Regarding the nightly checking of Loews Lexington for attendance. I seem to remember that Loews did a better business than we did. Loews was tied in with MGM and so had better pictures. We drew a fair number of patrons from Queens who came across the bridge on a trolley or bus later. We did get Disney films though. We did get “stinke-bombed” once, alleged to be done by the projectionist’s union who were in negotiations with the theater chains. It was never proved of course. A bottle with a loose stopper was placed under a seat on orchestra right and then kicked over by the perpetrator as he left. It rolled down several rows spilling as it went. Really bad stuff requiring special cleanup and we were closed for two days as the place was uninhabitable. Theater unions were very strong but unfortunately never got to the ushers level as you could note from the pay scale I quoted in a previous post.

TonyV on July 13, 2012 at 1:03 pm

RKO 58th did a steady business but rarely sold out. Occasionally a blockbuster came along like the Robe or House of Wax in 3d. The upper balcony was normally closed and on the few occasions when it became necessary to open it it was a panic operation to dust the seats. On occasion I donned a heavy cape that matched my dark blue uniform with red piping and stood outside on Third Avenue saying: “There is a twenty minute wait for seating” scaled down progressively as needed. Cape was a real show piece, lined and proof against winter winds, with epaulets and gold tassels and you felt like an idiot wearing it. I also stood inside the door where the tickets were taken, no cape there, just the regular usher’s uniform chanting a litany, The best remaining seats are Upstairs Stairway to your left, There is no waiting for seating Upstairs, Stairway to your left" Try repeating that for an hour or two, yo go to sleep that night with it still ringing in your head. You had to modulate your voice so it wouldn’t carry to the orchestra. You got quite a run of characters as patrons. One lady, obviously suffering from paranoia would demand that you opened the candy machine so she could select a candy bar at random, not the next one that would come out the slot. That would have been the poisoned one of course. Another lady would come in a seat herself in the orchestra. After five minutes she would come out and demand that we shut off “the rays” that we directed at her. Don Brown who was Chief of Service when I started at RKO 58th showed me how to satisfy her. He went to a house phone box built into the wall near the dooman. It had many buttons, most going to long disused dressing rooms backstage. He would press a button and then say; “Shut off the Rays – she knows about them”. She would then resume her seat with a triumphant smile having outwitted her special enemies once again. Three D movies were a pain. We had to distribute the polarized spectacles. Some were single use disposable, others had to be collected and sent out for cleaning and sterilization. I endured six years of sleep deprivation between school and working but it was worth it and undertook a long career in airline maintenance. I did not go to a movie again until after I was married.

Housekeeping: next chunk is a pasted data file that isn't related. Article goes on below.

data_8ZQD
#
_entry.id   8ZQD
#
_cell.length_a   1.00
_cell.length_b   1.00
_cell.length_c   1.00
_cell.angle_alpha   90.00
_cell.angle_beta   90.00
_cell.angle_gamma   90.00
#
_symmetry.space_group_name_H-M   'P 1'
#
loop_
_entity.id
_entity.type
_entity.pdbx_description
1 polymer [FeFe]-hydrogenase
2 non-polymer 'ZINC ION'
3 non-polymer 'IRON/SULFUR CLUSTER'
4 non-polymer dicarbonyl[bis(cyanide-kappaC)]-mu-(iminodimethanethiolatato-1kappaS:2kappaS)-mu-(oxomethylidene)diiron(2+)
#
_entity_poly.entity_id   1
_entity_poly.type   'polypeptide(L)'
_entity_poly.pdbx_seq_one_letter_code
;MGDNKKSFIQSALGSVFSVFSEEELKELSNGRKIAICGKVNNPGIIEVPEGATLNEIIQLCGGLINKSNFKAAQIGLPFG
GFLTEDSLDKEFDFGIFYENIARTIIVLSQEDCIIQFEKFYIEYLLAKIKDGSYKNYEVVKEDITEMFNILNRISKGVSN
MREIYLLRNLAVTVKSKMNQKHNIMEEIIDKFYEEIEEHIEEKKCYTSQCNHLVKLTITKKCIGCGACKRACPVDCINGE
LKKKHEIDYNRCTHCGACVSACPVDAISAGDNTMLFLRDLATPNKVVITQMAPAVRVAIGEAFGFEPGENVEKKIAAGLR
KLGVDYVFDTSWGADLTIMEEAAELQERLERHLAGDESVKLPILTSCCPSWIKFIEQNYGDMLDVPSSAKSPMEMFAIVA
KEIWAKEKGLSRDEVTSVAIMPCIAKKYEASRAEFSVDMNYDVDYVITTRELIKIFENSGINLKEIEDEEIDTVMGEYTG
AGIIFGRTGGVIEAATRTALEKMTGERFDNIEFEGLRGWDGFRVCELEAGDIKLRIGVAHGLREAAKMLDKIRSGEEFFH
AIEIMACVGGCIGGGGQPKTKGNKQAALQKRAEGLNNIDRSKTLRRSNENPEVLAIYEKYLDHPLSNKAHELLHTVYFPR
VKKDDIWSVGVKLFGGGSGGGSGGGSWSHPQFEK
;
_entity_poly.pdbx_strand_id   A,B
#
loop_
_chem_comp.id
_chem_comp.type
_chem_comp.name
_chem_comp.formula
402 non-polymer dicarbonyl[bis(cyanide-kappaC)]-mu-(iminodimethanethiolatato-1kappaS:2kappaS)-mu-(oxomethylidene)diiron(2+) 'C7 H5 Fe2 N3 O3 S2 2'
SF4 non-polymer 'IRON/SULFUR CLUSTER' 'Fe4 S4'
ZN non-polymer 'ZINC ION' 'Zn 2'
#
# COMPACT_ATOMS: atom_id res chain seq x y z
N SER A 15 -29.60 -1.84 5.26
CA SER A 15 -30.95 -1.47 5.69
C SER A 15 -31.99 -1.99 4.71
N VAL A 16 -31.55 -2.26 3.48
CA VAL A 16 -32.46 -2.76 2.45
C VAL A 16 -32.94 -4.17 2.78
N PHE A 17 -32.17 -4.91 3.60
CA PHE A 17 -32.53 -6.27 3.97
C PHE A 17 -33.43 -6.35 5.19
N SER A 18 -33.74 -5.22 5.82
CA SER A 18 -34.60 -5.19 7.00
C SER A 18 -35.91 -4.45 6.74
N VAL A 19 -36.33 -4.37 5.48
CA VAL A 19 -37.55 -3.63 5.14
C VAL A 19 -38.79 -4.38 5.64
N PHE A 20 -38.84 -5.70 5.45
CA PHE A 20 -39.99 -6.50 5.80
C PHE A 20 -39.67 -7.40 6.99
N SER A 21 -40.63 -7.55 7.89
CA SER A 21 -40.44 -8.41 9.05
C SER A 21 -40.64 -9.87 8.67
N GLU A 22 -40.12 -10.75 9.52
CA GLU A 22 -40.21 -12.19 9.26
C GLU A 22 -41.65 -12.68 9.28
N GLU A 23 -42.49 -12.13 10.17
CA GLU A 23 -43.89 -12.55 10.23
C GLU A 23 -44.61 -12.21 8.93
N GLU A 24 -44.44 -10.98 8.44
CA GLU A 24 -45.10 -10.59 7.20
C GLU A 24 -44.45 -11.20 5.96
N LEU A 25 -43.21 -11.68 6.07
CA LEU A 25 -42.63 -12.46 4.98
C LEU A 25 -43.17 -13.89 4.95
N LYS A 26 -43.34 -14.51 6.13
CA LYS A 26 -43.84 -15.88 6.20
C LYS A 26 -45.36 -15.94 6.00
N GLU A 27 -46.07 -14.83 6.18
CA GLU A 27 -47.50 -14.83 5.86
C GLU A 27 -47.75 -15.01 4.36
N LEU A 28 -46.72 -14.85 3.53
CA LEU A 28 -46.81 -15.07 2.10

Al Alvarez
Al Alvarez on July 13, 2012 at 2:09 pm

Great memories TonyV. I still remember calling the local police to help a man who claimed to have been injured by a bullet that somehow escaped from the screen in PLATOON and a lady claimed the staff was bugging her home phone to track her movie-going probabilities.

TonyV on July 13, 2012 at 3:01 pm